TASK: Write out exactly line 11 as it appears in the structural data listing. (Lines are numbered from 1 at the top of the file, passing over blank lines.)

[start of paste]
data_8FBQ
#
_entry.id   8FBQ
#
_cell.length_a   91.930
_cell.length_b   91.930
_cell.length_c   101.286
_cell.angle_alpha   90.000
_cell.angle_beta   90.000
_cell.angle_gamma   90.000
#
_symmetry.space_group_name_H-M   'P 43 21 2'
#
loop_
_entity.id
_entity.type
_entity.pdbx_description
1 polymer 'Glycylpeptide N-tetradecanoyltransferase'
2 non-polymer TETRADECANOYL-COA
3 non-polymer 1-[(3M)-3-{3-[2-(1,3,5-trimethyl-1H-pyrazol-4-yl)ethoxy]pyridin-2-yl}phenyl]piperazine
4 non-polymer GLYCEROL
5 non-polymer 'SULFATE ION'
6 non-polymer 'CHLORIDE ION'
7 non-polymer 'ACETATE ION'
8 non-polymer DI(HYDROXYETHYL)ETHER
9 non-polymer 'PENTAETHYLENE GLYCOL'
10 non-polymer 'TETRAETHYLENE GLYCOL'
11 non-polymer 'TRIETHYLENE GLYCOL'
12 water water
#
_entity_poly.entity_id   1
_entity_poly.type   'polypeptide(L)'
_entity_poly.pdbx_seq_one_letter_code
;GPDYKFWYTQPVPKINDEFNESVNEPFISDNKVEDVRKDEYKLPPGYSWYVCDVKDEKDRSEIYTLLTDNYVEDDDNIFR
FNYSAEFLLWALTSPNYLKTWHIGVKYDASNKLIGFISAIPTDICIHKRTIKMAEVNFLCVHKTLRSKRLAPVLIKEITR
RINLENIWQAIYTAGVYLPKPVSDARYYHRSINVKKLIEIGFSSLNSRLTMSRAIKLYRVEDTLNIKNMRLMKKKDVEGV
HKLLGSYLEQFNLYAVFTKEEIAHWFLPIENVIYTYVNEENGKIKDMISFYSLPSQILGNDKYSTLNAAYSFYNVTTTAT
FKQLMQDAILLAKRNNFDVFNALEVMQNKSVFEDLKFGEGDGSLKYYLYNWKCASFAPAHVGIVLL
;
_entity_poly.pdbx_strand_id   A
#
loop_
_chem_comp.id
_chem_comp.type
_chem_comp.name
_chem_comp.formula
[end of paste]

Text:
#